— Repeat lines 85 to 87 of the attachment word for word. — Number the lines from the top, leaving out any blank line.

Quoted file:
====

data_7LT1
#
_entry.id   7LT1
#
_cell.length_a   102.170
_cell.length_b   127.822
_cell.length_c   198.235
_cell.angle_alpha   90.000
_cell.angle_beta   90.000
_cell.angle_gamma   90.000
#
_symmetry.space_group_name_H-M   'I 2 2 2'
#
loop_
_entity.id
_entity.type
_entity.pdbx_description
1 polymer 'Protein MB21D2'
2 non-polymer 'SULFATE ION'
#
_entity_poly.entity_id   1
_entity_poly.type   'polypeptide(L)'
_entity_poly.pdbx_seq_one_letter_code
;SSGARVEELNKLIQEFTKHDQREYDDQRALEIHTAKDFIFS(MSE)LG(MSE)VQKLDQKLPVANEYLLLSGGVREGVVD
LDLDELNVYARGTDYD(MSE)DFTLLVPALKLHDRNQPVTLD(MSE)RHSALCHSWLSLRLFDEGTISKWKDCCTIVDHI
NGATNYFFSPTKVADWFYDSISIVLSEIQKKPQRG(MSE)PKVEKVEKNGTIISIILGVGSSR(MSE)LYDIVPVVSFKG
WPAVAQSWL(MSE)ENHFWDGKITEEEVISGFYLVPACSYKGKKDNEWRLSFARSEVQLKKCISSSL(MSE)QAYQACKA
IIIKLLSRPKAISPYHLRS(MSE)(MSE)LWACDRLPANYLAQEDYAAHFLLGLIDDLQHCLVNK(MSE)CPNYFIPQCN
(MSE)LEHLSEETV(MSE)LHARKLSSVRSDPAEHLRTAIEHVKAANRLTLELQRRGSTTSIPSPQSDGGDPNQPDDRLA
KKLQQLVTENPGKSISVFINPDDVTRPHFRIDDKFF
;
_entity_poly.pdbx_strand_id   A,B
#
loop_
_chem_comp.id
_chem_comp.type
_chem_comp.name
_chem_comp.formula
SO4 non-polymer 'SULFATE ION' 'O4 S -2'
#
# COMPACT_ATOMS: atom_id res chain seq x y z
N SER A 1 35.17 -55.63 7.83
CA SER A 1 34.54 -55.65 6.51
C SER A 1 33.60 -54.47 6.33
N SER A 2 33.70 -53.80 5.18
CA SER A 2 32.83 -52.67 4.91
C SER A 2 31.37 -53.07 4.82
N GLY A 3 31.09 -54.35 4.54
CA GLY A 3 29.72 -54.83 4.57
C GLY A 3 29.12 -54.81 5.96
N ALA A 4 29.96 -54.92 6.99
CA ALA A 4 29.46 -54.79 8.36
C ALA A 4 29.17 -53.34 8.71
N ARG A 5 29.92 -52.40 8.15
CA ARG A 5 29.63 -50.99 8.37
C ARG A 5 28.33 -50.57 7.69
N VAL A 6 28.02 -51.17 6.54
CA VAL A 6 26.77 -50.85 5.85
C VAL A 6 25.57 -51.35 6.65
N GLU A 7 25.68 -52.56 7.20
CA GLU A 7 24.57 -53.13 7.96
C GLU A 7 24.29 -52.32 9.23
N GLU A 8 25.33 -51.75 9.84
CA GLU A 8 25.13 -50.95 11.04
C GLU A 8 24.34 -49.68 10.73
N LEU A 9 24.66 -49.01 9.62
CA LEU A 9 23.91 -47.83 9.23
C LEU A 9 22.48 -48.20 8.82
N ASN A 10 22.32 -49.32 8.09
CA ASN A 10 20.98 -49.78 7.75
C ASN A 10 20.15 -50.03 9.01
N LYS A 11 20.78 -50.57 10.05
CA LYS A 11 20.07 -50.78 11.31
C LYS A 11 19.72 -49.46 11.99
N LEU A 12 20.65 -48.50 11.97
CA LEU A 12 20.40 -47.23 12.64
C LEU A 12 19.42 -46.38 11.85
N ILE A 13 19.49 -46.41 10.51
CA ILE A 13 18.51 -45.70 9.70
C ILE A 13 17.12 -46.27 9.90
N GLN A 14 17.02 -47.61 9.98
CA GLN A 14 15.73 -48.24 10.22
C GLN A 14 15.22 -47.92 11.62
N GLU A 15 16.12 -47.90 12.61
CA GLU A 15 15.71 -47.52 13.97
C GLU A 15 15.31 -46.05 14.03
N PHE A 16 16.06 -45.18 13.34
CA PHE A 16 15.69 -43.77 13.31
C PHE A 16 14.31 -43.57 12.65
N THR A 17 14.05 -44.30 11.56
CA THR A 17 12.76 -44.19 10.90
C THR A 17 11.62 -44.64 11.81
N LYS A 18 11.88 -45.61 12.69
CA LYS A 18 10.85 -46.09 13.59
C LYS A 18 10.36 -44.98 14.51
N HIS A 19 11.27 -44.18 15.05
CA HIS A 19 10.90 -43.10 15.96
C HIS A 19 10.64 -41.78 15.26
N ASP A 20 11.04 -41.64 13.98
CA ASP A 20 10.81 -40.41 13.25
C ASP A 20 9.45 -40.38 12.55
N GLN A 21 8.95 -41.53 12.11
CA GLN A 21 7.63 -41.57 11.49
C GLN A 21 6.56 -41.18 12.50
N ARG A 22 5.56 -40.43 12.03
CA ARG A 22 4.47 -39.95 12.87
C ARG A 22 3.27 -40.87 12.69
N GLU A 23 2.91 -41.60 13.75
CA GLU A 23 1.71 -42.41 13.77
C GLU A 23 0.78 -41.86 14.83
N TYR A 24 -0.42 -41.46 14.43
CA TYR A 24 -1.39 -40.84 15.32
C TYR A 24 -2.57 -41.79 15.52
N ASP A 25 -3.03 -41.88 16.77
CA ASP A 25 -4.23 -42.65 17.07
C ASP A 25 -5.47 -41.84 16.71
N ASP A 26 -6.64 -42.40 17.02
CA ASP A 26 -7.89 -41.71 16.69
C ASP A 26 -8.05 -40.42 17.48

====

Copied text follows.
CA GLU A 15 15.71 -47.52 13.97
C GLU A 15 15.31 -46.05 14.03
N PHE A 16 16.06 -45.18 13.34